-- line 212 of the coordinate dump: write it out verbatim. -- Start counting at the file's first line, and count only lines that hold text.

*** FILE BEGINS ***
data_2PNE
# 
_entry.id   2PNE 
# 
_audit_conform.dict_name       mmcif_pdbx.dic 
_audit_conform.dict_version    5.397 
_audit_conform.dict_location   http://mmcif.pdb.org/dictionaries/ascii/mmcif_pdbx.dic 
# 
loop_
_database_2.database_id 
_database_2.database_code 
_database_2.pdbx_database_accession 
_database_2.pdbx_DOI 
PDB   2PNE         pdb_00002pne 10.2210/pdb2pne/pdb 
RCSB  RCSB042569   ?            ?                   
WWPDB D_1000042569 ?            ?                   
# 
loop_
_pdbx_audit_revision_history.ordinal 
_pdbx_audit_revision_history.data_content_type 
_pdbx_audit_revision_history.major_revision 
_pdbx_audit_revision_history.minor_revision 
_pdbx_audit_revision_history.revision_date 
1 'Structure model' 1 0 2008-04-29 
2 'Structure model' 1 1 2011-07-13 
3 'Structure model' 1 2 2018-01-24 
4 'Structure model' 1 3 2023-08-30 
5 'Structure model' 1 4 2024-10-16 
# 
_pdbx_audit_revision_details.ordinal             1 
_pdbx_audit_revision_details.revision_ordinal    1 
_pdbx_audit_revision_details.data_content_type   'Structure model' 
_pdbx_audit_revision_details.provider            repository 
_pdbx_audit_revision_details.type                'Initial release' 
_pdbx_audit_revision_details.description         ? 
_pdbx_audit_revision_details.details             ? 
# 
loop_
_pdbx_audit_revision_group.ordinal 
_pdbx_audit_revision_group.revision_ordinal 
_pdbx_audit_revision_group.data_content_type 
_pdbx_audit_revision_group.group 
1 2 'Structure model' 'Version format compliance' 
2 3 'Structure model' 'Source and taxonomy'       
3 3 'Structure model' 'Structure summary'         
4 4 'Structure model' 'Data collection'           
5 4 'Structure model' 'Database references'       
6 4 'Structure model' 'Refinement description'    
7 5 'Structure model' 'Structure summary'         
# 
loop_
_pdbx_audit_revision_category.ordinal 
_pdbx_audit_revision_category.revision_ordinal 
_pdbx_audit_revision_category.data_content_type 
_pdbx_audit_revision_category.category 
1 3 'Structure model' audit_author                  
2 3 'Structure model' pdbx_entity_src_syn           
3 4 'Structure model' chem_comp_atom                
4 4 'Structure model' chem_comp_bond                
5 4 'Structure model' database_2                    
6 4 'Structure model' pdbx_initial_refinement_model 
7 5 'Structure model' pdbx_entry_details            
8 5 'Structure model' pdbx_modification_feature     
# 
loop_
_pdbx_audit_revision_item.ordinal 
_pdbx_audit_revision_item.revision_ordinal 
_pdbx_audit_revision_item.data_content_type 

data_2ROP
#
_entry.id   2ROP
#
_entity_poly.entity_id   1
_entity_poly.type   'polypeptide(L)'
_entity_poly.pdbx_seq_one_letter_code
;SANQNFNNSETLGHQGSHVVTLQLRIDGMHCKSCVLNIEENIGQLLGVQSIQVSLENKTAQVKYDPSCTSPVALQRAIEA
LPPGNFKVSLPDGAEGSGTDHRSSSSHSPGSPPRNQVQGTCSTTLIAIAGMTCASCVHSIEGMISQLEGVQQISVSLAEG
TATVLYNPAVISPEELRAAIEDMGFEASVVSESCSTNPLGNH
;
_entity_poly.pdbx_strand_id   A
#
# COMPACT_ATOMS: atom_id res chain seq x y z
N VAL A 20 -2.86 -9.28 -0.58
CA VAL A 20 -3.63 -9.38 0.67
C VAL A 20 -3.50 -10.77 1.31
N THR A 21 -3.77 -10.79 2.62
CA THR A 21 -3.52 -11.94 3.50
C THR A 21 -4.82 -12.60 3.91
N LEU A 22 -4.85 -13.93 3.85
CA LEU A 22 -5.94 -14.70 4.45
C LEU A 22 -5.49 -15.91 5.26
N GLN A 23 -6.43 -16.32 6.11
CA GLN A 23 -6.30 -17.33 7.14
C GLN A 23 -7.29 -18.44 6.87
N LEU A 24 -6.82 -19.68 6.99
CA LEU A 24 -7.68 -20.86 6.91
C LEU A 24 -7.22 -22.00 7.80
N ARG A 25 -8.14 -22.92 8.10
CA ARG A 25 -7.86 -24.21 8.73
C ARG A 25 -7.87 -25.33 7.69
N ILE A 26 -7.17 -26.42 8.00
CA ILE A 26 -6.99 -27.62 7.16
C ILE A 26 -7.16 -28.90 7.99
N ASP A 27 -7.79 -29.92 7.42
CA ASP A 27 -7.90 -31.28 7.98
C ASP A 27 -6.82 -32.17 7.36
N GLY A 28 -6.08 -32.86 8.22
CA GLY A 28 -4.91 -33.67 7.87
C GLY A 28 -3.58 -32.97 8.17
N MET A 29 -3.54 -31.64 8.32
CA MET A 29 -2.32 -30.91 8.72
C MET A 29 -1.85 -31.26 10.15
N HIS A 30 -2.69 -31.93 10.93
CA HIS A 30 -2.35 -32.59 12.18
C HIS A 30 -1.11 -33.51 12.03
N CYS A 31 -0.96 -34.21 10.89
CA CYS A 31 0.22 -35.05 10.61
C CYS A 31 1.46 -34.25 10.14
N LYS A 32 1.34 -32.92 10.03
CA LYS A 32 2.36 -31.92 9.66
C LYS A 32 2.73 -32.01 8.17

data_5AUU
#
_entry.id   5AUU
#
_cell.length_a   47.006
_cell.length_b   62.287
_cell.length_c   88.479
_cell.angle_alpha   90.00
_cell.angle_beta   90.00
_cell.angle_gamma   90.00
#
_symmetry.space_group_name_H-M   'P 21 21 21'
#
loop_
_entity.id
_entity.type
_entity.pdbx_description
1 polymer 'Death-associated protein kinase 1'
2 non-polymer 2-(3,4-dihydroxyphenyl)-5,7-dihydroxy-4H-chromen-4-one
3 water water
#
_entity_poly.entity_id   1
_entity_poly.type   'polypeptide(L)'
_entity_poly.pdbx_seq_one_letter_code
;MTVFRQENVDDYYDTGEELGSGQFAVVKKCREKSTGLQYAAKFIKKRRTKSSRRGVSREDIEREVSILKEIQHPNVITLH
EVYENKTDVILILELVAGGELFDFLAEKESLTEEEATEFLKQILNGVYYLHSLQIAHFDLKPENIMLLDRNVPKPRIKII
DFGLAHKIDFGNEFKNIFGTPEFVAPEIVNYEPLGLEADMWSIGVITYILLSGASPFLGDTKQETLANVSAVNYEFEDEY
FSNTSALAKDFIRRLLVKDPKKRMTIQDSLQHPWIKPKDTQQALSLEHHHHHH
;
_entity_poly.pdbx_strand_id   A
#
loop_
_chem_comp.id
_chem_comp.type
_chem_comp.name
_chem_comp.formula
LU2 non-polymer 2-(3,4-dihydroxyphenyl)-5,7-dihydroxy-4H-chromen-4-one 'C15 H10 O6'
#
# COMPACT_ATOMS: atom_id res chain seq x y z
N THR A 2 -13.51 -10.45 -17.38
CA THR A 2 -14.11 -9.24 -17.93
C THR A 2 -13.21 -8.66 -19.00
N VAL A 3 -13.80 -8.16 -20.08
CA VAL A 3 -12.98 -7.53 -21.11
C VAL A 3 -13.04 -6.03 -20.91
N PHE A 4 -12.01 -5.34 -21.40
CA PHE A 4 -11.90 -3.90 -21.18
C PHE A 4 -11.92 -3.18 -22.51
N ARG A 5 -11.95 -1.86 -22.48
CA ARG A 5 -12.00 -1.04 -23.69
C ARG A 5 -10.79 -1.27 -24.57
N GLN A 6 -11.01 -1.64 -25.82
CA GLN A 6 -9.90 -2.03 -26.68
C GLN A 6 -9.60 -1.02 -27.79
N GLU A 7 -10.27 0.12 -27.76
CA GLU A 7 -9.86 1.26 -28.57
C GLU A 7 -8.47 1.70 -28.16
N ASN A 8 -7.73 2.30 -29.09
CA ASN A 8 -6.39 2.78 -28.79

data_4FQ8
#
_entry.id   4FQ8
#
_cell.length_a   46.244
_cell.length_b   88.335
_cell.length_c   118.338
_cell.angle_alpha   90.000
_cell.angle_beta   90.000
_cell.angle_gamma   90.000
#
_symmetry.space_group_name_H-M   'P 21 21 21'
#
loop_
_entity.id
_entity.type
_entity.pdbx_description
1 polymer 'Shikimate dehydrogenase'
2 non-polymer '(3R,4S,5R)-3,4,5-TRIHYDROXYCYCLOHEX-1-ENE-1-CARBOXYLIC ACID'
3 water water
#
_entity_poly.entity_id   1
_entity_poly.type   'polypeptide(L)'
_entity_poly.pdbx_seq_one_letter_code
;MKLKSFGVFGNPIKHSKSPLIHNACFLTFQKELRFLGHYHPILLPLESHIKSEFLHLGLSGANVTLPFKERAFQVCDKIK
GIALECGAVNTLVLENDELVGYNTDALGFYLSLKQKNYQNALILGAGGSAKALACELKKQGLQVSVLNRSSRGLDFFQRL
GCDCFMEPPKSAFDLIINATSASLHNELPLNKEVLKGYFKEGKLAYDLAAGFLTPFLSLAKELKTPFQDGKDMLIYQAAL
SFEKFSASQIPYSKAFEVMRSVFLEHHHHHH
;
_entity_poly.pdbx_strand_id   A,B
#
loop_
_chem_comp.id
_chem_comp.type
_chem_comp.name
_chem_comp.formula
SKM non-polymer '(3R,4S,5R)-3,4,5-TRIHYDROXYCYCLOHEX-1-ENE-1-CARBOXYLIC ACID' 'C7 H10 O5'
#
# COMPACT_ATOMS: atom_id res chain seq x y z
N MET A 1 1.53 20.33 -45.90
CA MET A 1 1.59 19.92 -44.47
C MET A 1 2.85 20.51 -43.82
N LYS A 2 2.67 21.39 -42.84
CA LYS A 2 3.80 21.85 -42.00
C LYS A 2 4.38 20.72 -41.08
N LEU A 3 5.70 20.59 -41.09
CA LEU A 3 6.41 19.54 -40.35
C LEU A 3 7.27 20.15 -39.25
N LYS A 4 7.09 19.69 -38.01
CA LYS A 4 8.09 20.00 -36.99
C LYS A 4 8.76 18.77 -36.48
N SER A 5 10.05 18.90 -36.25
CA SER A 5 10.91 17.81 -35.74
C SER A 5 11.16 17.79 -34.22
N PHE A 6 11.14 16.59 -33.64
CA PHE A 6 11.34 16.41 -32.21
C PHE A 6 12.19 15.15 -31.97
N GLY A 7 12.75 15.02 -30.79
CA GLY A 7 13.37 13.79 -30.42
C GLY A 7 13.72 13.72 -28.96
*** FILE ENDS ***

loop_